Mizuhiki – The Art of Knotting Cords

Mizuhiki – The Art of Knotting Cords

#1 Introduction

A Mizuhiki Keychain

Mizuhiki – bright, colourful cords tied into beautiful knots, ribbons and even 3-dimensional sculptures. The cords are made out of Japanese washi paper and then dyed into over 200 different colours. Mizuhiki is used for traditional Japanese ceremonies and can be found all over the country. In Iida, a small city in Nagano Prefecture, Mizuhiki has a long history.

#2 History

Mizuhiki is said to be over 1400 years old. There are different accounts on its exact origin, but it is commonly believed that in 607 A.D. – during the Ming Dynasty – a Japanese delegation brought the Emperor a gift from China, beautifully wrapped in white and red twine. This caught on and soon people started wrapping their gifts the same way, without knowing the original meaning behind it. The name itself comes from the Heian Period [平安時代], which was from 794 to 1185 AD.

During the Edo Period [江戸時代, 1603–1868] the Samurai in Iida were ordered to learn the art of Mizuhiki. At the time samurais tied their hair up into a topknot using the strong washi cords. The cords were also used for a variety of other products, such as umbrellas, as they are very durable and waterproof. After the Edo Period ended, people started wearing their hair shorter, as western style started to have a larger influence. Due to this, Mizuhiki fell out of fashion. This didn’t stop artisans though, as they created new, stronger ways to create Mizuhiki during the Showa Period [昭和時代, 1926–1989]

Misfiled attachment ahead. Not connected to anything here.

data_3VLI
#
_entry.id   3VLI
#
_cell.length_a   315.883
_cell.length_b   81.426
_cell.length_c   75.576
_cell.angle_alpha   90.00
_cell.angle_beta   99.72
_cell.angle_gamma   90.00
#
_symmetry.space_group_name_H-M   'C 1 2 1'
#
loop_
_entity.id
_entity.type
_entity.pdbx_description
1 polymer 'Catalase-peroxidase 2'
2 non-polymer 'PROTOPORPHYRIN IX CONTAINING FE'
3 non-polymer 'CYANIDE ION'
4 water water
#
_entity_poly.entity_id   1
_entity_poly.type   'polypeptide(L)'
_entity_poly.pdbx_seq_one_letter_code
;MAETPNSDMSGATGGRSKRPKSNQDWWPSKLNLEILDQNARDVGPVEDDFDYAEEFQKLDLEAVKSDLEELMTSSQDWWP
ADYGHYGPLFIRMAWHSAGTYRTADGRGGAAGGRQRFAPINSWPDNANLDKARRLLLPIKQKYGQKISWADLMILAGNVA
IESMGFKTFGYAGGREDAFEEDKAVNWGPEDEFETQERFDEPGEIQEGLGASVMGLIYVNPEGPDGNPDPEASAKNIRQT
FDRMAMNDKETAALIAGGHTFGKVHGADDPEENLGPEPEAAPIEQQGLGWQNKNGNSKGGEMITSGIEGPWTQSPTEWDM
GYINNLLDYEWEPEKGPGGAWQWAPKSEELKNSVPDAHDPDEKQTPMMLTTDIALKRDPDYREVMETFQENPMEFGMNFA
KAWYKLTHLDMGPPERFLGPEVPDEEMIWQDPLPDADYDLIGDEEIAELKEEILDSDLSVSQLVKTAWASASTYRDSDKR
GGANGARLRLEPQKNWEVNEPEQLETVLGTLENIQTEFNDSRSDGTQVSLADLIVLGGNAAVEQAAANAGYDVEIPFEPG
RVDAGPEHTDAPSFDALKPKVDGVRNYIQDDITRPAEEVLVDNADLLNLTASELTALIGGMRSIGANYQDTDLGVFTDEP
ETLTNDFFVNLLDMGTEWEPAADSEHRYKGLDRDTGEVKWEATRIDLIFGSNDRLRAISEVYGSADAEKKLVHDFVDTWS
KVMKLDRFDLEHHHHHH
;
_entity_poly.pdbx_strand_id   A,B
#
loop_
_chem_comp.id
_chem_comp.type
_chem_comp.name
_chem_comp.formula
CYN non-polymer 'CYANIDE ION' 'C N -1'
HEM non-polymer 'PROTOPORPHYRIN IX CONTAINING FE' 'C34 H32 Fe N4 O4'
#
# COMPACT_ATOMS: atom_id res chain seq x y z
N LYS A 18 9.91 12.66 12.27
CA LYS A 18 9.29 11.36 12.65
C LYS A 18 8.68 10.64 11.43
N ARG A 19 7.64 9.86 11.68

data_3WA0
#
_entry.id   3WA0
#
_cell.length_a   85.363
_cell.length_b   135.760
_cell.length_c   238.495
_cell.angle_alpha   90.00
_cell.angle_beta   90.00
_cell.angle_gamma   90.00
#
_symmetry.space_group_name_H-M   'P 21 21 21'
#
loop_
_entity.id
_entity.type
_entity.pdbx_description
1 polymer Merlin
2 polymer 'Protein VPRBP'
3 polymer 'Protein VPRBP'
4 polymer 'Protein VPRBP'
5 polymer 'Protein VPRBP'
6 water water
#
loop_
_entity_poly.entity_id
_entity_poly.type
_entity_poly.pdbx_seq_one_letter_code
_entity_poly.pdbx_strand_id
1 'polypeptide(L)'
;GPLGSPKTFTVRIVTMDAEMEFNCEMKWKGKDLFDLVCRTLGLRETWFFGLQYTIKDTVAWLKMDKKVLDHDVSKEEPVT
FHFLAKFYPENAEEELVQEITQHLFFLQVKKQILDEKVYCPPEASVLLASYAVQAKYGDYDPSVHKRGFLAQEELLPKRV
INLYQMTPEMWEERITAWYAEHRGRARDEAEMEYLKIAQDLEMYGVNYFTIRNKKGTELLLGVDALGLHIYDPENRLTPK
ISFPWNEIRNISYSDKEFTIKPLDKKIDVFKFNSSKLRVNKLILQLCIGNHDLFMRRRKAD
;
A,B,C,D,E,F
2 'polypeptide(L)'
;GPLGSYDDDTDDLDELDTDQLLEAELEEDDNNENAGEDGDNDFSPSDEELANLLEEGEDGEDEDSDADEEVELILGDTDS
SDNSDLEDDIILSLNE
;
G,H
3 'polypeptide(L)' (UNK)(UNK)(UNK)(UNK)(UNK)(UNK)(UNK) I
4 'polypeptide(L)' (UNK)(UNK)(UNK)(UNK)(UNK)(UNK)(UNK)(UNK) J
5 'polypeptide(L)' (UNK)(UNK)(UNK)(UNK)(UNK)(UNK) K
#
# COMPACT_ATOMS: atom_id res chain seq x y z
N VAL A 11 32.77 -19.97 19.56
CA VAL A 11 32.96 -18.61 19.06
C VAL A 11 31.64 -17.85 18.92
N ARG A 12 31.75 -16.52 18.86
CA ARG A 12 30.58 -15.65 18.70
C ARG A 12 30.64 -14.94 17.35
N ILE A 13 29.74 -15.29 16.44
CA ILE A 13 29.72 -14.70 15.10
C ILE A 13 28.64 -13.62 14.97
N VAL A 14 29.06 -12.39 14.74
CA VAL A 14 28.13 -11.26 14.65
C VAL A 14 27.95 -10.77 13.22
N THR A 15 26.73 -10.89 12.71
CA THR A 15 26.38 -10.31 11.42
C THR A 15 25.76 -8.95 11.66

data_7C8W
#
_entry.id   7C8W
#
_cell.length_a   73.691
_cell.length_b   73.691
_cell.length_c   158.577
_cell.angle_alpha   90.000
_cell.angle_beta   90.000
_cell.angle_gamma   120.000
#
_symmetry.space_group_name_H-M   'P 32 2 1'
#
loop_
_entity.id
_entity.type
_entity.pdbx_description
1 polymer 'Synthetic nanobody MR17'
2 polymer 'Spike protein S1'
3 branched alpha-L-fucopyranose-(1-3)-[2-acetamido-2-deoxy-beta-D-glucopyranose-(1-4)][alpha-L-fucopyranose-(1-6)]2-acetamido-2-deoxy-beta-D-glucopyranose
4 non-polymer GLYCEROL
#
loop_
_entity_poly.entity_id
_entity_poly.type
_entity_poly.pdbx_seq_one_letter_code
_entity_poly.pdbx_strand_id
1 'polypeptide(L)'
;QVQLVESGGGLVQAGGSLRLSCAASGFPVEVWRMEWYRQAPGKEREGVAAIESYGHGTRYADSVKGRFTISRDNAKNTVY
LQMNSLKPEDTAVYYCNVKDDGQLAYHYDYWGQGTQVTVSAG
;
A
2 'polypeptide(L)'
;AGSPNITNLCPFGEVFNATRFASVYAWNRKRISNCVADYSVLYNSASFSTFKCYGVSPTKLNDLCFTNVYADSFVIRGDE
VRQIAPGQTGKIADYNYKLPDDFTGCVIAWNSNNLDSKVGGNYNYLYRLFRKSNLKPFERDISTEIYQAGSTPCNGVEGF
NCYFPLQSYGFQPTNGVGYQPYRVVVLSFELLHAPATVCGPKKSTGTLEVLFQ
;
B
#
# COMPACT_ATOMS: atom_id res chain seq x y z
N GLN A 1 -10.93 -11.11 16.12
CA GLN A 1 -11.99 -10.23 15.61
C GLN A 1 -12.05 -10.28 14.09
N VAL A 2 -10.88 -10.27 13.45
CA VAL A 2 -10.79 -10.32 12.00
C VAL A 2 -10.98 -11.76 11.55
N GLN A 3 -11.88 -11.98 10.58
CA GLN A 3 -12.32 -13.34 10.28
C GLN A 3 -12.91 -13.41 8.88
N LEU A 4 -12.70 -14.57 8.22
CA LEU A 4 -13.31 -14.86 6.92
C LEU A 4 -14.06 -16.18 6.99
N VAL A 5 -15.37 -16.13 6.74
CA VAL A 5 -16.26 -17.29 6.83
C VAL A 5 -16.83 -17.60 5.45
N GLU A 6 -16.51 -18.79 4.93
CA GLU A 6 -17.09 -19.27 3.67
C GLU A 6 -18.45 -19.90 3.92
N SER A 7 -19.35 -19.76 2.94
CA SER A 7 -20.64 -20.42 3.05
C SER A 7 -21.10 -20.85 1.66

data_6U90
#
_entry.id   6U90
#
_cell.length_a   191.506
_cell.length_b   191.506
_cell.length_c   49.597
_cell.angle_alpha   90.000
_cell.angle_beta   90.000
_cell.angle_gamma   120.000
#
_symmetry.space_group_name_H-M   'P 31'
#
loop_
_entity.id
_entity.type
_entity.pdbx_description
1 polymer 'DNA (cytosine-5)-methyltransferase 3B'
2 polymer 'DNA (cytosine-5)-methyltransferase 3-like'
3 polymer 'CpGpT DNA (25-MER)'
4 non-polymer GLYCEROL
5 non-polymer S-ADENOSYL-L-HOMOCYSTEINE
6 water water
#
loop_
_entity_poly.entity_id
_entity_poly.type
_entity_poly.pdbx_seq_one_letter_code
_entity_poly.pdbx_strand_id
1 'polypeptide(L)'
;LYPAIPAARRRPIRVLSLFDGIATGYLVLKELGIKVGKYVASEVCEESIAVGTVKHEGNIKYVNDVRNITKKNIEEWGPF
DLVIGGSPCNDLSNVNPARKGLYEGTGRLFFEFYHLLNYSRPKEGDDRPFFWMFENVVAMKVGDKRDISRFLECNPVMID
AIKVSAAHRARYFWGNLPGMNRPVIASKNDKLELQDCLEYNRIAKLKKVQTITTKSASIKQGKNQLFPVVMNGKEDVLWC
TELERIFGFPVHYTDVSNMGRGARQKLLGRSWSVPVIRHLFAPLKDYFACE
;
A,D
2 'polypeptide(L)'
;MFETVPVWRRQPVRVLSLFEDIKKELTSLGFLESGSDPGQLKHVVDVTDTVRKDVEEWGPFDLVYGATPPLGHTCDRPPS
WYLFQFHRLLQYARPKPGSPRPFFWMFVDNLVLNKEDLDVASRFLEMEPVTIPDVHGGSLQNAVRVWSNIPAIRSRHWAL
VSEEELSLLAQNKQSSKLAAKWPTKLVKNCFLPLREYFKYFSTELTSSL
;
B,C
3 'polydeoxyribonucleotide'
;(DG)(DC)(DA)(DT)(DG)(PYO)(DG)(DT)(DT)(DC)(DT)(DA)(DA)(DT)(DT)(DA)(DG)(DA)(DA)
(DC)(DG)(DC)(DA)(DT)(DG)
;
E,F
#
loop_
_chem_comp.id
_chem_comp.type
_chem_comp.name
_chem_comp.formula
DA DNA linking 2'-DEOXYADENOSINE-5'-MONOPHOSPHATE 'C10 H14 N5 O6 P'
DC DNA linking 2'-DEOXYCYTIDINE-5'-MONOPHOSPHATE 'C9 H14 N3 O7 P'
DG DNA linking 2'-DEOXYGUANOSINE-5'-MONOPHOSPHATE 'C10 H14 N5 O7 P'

Today Mizuhiki is still used on special occasions and for traditional ceremonies. Today, 78% of all Mizuhiki is produced in Iida.

#3 Uses

Mizuhiki is used on a bunch of different occasions – as big decorative sculptures or to mark special envelopes.

結婚式 [Kekkonshiki – Wedding]

Mizuhiki sculptures are very often used as wedding decorations. Big, intricate sculptures are created for table ornaments. The brides Kimono and hair clips are very often made out of Mizuhiki as well. Special Mizuhiki coloured using silk is used here.

金封 [Kinpuu – Japanese Money Envelopes]

Kinpu are a special type of folded washi envelope used to offer congratulations or condolences. The envelope is meant for money, and the amount of money given is proportionate to the closeness of the relationship the giver has to the receiver. Kinpu can be purchased in every stationery and even most 100¥ stores. Be careful when purchasing them though, as the type of Mizuhiki and colours used all have different meanings. The type of knot is also very important. It would be best to avoid using a Kinpu intended for funerals at a wedding.

  • 花結び [Hanamusubi] – This ‘flower knot’ is used for events that should happen repeatedly. such as auspicious occasions, anniversaries or general thanks. The idea behind it is that the knot can be easily untied and retied, signalling that the event should happen again
  • 鮑結び [Awabimusubi] – This type of knot can be untied, but only with great difficulty. It looks like the shell of the abalone shell [鮑 – Awabi]. This knot can be used for both happy events and for times of mourning. It symbolizes the hope for a good, long-lasting relationship.
  • 結び切り [Musubikiri] – This is a knot that can not be untied, signifying that the giver does not hope for the event to occur again. At weddings, the Musubikiri knot is used to show that the giver wants the couple to stay together. It is also used at times of mourning or great misfortune.

You can always just use Mizuhiki to decorate regular envelopes as well, just make sure to choose the correct type of knot.

#4 Tutorial

If you try and make your own Mizuhiki flower, leave a comment down below or tag me in a picture on Instagram or Twitter.

#5 Wrap-Up

Thank you so much for reading – I hope you learned something new about Japanese culture and gift giving in Japan. If you want to read more about gift giving, I have a complete guide here. If you want to try some more Japanese crafts, I have a simple sewing tutorial here.

As always, until next time,

Send a postcard,
Yona

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